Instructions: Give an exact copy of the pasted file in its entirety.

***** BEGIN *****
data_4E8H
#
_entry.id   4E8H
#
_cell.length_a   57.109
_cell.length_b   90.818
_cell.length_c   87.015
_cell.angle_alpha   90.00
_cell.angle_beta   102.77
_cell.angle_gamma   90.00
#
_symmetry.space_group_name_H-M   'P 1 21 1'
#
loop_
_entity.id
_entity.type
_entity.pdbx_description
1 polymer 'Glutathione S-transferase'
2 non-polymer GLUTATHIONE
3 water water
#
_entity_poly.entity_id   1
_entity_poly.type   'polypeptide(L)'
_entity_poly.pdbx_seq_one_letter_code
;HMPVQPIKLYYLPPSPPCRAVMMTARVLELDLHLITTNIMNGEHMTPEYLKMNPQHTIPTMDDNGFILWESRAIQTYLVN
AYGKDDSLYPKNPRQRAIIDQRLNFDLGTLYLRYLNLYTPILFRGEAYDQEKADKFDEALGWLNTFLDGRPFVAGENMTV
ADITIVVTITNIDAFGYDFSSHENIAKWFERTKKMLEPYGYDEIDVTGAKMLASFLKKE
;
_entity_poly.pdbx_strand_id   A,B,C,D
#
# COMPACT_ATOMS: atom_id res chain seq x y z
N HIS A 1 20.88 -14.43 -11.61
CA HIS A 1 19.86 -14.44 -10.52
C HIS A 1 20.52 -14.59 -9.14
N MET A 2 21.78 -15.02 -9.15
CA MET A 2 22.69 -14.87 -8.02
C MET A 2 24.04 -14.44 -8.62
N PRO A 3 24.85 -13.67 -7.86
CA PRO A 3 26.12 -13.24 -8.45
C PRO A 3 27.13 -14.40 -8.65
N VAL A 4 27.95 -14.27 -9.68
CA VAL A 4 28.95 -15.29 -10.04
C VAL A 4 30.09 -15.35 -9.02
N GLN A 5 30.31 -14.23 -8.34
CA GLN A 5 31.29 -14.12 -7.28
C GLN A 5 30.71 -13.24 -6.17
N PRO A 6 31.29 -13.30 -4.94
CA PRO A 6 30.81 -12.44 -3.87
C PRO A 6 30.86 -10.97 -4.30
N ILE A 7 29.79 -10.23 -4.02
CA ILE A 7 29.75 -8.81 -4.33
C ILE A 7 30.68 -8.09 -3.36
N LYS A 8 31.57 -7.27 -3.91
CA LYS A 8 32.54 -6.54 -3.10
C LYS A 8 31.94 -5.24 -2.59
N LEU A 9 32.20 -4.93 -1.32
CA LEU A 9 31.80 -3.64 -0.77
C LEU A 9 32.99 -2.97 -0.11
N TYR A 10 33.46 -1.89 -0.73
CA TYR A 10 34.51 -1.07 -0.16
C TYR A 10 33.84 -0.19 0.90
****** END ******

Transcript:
data_4E8H
#
_entry.id   4E8H
#
_cell.length_a   57.109
_cell.length_b   90.818
_cell.length_c   87.015
_cell.angle_alpha   90.00
_cell.angle_beta   102.77
_cell.angle_gamma   90.00
#
_symmetry.space_group_name_H-M   'P 1 21 1'
#
loop_
_entity.id
_entity.type
_entity.pdbx_description
1 polymer 'Glutathione S-transferase'
2 non-polymer GLUTATHIONE
3 water water
#
_entity_poly.entity_id   1
_entity_poly.type   'polypeptide(L)'
_entity_poly.pdbx_seq_one_letter_code
;HMPVQPIKLYYLPPSPPCRAVMMTARVLELDLHLITTNIMNGEHMTPEYLKMNPQHTIPTMDDNGFILWESRAIQTYLVN
AYGKDDSLYPKNPRQRAIIDQRLNFDLGTLYLRYLNLYTPILFRGEAYDQEKADKFDEALGWLNTFLDGRPFVAGENMTV
ADITIVVTITNIDAFGYDFSSHENIAKWFERTKKMLEPYGYDEIDVTGAKMLASFLKKE
;
_entity_poly.pdbx_strand_id   A,B,C,D
#
# COMPACT_ATOMS: atom_id res chain seq x y z
N HIS A 1 20.88 -14.43 -11.61
CA HIS A 1 19.86 -14.44 -10.52
C HIS A 1 20.52 -14.59 -9.14
N MET A 2 21.78 -15.02 -9.15
CA MET A 2 22.69 -14.87 -8.02
C MET A 2 24.04 -14.44 -8.62
N PRO A 3 24.85 -13.67 -7.86
CA PRO A 3 26.12 -13.24 -8.45
C PRO A 3 27.13 -14.40 -8.65
N VAL A 4 27.95 -14.27 -9.68
CA VAL A 4 28.95 -15.29 -10.04
C VAL A 4 30.09 -15.35 -9.02
N GLN A 5 30.31 -14.23 -8.34
CA GLN A 5 31.29 -14.12 -7.28
C GLN A 5 30.71 -13.24 -6.17
N PRO A 6 31.29 -13.30 -4.94
CA PRO A 6 30.81 -12.44 -3.87
C PRO A 6 30.86 -10.97 -4.30
N ILE A 7 29.79 -10.23 -4.02
CA ILE A 7 29.75 -8.81 -4.33
C ILE A 7 30.68 -8.09 -3.36
N LYS A 8 31.57 -7.27 -3.91
CA LYS A 8 32.54 -6.54 -3.10
C LYS A 8 31.94 -5.24 -2.59
N LEU A 9 32.20 -4.93 -1.32
CA LEU A 9 31.80 -3.64 -0.77
C LEU A 9 32.99 -2.97 -0.11
N TYR A 10 33.46 -1.89 -0.73
CA TYR A 10 34.51 -1.07 -0.16
C TYR A 10 33.84 -0.19 0.90